Thursday, January 20, 2011

Sheer raving terror

Note: I wrote this post on the 15th.

I rode a motorbike for the first time yesterday. I feel weak, and brave, and grateful; it took me an Alka-Seltzer, a hug, and 24 hours of quiet meditation to recover.

Dave and I picked up my bike on the major backpacker street, a place called Bui Vien. I was confident--here's where the years of playing Excite Bike as a kid pay off. And even if it was bad, Google Maps said that the distance from the bike rental place to Sean's apartment was only 6.5 kilometers. 10 minutes, it said, of driving.

It lied.

The unrelenting insanity of Saigon traffic is impossible to convey in words. I hinted at this in an earlier post, with my usual restraint and understatement, but let me just say the reality does not hit you until a wall of bikes surges across an intersection from five directions at once, with you in the middle.

Then the reality hits you again, and again, and again, because the next intersection is even worse. Old ladies walk with nun-like calm across a stretch of pavement that's probably seen more crashes than NASCAR. Dudes on 50cc bikes balance three tons of boxes and a monkey on the front of their scooters. A family of four ride on an ostensibly single-seat bike. Trucks pass so close you can check your shave in their rear-view mirror--the one inside the cab. Motorbikes cram 8 to a lane, even as a jumbo tour bus threads through. Breathing in rewards you with a delightful mixture of ozone, hydrocarbons, and powdered cement; sweat runs grey; mysterious chunks of stuff hit you in the eyes. Streets are narrow, and shops, stalls, and parked bikes reach into the gutters and beyond. Cracks and sink holes abound, and construction crews tear up the streets, carved up intersections, spill sand on the road.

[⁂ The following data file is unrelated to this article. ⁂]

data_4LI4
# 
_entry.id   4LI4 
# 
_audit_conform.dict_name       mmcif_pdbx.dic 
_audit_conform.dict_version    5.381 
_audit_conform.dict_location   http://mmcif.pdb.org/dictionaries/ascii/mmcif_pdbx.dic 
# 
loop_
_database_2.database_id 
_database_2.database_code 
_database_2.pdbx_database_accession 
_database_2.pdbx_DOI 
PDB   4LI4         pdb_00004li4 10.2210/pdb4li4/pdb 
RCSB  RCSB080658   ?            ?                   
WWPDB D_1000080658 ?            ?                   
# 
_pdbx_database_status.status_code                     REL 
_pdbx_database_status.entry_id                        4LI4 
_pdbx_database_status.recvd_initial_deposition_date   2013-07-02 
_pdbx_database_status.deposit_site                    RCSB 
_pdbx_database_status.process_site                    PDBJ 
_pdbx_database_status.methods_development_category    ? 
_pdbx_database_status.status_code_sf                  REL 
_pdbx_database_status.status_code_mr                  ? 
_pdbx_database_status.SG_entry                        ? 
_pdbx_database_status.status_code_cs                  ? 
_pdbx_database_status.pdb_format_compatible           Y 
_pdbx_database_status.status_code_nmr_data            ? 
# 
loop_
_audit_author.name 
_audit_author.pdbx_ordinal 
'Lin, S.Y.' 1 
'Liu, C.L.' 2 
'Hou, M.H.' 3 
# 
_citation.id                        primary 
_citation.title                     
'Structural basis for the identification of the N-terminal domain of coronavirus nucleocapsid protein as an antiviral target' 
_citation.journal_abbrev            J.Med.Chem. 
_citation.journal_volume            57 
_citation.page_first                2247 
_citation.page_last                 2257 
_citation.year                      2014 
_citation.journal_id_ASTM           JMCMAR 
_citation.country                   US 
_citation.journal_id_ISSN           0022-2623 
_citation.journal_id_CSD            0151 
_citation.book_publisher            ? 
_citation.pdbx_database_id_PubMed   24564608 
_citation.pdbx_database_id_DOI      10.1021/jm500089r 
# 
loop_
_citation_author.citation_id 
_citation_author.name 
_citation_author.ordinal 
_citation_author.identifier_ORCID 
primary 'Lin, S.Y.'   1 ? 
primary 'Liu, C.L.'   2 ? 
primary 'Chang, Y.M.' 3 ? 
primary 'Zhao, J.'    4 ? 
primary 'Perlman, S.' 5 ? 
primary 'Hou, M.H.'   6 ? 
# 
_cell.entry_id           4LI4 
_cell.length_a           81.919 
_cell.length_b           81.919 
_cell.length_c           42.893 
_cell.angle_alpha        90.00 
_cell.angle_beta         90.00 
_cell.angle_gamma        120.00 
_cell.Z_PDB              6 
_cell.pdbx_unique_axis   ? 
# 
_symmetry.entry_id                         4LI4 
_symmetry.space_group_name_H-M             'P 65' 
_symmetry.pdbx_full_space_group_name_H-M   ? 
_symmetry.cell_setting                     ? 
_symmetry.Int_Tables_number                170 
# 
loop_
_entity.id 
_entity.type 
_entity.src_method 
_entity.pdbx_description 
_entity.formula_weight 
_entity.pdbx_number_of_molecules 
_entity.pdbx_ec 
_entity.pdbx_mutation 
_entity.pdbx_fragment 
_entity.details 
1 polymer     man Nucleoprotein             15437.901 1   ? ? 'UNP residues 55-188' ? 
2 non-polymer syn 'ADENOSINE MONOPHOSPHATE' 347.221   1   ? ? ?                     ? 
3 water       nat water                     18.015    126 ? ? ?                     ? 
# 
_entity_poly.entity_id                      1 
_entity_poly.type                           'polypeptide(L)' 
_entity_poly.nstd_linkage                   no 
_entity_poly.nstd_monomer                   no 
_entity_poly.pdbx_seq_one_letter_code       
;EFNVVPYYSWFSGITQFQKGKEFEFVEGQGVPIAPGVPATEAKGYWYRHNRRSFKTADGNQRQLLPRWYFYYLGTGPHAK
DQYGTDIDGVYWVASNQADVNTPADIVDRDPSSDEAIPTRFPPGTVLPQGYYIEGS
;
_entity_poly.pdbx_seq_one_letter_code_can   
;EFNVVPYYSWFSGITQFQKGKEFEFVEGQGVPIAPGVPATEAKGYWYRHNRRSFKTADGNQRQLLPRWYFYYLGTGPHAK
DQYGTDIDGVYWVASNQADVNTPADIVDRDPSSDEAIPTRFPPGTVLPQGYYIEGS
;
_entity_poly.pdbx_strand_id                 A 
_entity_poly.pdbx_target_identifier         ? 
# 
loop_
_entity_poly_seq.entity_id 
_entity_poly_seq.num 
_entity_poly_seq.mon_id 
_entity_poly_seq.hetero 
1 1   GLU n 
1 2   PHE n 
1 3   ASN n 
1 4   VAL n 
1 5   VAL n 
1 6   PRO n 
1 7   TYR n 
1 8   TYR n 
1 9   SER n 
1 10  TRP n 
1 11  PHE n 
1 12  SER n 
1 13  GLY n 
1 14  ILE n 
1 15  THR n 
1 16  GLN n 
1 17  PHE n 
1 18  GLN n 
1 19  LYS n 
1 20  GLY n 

After two minutes, sheer raving panic sets in. After twelve, you've become a creature of pure reflex; instinct has crowbarred your terrified consciousness away from control of your motor functions. After thirty, calm sets in. Ranks of angels sing, and guide you through an 18-inch gap between two city buses scarred and splattered with the remains of other, less fortunate bikers. Capering sprites tell you where to dodge, and when to break to avoid the deaf old man taking his afternoon constitutional in the middle of the road. It all seems easy--like a videogame, for real! If only I had a banana peel, it would be just like Mario Kart!

Once the adrenaline wears off--bike parked, helmet off, feeling restored to your extremities--after that, the real fear begins.

Dave, of course, assures me that he loves riding motorbikes. Better than a cup of coffee in the morning, he avers.

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